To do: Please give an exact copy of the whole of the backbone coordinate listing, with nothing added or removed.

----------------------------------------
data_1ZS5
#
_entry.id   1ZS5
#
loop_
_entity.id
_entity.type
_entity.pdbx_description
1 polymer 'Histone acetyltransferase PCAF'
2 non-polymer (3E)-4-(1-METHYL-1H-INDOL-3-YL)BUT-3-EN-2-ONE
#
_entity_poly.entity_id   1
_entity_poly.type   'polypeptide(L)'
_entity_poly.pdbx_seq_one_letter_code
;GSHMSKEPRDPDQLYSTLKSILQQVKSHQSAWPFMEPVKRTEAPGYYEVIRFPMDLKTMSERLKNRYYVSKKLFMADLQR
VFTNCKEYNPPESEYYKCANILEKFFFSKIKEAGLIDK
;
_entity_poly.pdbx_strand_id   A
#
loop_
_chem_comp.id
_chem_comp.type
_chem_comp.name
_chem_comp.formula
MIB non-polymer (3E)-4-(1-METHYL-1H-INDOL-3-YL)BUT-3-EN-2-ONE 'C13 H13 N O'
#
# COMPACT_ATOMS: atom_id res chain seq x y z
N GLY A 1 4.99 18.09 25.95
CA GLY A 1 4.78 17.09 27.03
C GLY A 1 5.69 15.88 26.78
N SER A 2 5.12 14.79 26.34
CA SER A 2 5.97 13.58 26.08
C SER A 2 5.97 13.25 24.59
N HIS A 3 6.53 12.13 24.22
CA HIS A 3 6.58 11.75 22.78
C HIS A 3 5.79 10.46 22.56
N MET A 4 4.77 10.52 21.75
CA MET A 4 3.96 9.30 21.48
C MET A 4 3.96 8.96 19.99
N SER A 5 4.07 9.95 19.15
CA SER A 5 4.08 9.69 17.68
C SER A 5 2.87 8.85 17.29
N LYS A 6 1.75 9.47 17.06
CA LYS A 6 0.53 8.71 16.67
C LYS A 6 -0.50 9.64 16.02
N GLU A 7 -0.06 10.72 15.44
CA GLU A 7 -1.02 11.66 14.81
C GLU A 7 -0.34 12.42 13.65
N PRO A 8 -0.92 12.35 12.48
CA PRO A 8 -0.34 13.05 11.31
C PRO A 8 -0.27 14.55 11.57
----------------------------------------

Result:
data_1ZS5
#
_entry.id   1ZS5
#
loop_
_entity.id
_entity.type
_entity.pdbx_description
1 polymer 'Histone acetyltransferase PCAF'
2 non-polymer (3E)-4-(1-METHYL-1H-INDOL-3-YL)BUT-3-EN-2-ONE
#
_entity_poly.entity_id   1
_entity_poly.type   'polypeptide(L)'
_entity_poly.pdbx_seq_one_letter_code
;GSHMSKEPRDPDQLYSTLKSILQQVKSHQSAWPFMEPVKRTEAPGYYEVIRFPMDLKTMSERLKNRYYVSKKLFMADLQR
VFTNCKEYNPPESEYYKCANILEKFFFSKIKEAGLIDK
;
_entity_poly.pdbx_strand_id   A
#
loop_
_chem_comp.id
_chem_comp.type
_chem_comp.name
_chem_comp.formula
MIB non-polymer (3E)-4-(1-METHYL-1H-INDOL-3-YL)BUT-3-EN-2-ONE 'C13 H13 N O'
#
# COMPACT_ATOMS: atom_id res chain seq x y z
N GLY A 1 4.99 18.09 25.95
CA GLY A 1 4.78 17.09 27.03
C GLY A 1 5.69 15.88 26.78
N SER A 2 5.12 14.79 26.34
CA SER A 2 5.97 13.58 26.08
C SER A 2 5.97 13.25 24.59
N HIS A 3 6.53 12.13 24.22
CA HIS A 3 6.58 11.75 22.78
C HIS A 3 5.79 10.46 22.56
N MET A 4 4.77 10.52 21.75
CA MET A 4 3.96 9.30 21.48
C MET A 4 3.96 8.96 19.99
N SER A 5 4.07 9.95 19.15
CA SER A 5 4.08 9.69 17.68
C SER A 5 2.87 8.85 17.29
N LYS A 6 1.75 9.47 17.06
CA LYS A 6 0.53 8.71 16.67
C LYS A 6 -0.50 9.64 16.02
N GLU A 7 -0.06 10.72 15.44
CA GLU A 7 -1.02 11.66 14.81
C GLU A 7 -0.34 12.42 13.65
N PRO A 8 -0.92 12.35 12.48
CA PRO A 8 -0.34 13.05 11.31
C PRO A 8 -0.27 14.55 11.57